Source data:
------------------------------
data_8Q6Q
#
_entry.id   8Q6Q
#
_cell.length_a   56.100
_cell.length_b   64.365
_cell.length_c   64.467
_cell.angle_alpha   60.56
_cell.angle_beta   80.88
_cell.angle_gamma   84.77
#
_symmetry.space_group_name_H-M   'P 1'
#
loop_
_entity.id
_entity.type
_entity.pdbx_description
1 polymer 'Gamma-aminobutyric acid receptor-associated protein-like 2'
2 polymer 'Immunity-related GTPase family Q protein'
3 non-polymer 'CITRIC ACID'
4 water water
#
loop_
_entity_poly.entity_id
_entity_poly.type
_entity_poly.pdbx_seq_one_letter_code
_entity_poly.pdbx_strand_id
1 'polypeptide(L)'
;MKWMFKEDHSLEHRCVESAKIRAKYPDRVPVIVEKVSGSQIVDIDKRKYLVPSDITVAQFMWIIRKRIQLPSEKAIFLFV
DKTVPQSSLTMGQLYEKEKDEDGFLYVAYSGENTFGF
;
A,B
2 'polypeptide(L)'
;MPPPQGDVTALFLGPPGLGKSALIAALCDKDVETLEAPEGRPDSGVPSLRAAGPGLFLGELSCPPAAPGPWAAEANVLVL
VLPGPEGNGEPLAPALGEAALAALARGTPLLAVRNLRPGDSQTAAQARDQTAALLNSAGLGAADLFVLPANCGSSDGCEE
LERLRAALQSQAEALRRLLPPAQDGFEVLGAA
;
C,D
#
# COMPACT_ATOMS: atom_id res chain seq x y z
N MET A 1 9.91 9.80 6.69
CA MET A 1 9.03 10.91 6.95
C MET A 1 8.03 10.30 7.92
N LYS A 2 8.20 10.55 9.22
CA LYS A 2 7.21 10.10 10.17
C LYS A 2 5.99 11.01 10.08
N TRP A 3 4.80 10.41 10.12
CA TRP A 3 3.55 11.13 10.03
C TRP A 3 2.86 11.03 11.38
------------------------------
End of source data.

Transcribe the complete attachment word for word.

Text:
data_8Q6Q
#
_entry.id   8Q6Q
#
_cell.length_a   56.100
_cell.length_b   64.365
_cell.length_c   64.467
_cell.angle_alpha   60.56
_cell.angle_beta   80.88
_cell.angle_gamma   84.77
#
_symmetry.space_group_name_H-M   'P 1'
#
loop_
_entity.id
_entity.type
_entity.pdbx_description
1 polymer 'Gamma-aminobutyric acid receptor-associated protein-like 2'
2 polymer 'Immunity-related GTPase family Q protein'
3 non-polymer 'CITRIC ACID'
4 water water
#
loop_
_entity_poly.entity_id
_entity_poly.type
_entity_poly.pdbx_seq_one_letter_code
_entity_poly.pdbx_strand_id
1 'polypeptide(L)'
;MKWMFKEDHSLEHRCVESAKIRAKYPDRVPVIVEKVSGSQIVDIDKRKYLVPSDITVAQFMWIIRKRIQLPSEKAIFLFV
DKTVPQSSLTMGQLYEKEKDEDGFLYVAYSGENTFGF
;
A,B
2 'polypeptide(L)'
;MPPPQGDVTALFLGPPGLGKSALIAALCDKDVETLEAPEGRPDSGVPSLRAAGPGLFLGELSCPPAAPGPWAAEANVLVL
VLPGPEGNGEPLAPALGEAALAALARGTPLLAVRNLRPGDSQTAAQARDQTAALLNSAGLGAADLFVLPANCGSSDGCEE
LERLRAALQSQAEALRRLLPPAQDGFEVLGAA
;
C,D
#
# COMPACT_ATOMS: atom_id res chain seq x y z
N MET A 1 9.91 9.80 6.69
CA MET A 1 9.03 10.91 6.95
C MET A 1 8.03 10.30 7.92
N LYS A 2 8.20 10.55 9.22
CA LYS A 2 7.21 10.10 10.17
C LYS A 2 5.99 11.01 10.08
N TRP A 3 4.80 10.41 10.12
CA TRP A 3 3.55 11.13 10.03
C TRP A 3 2.86 11.03 11.38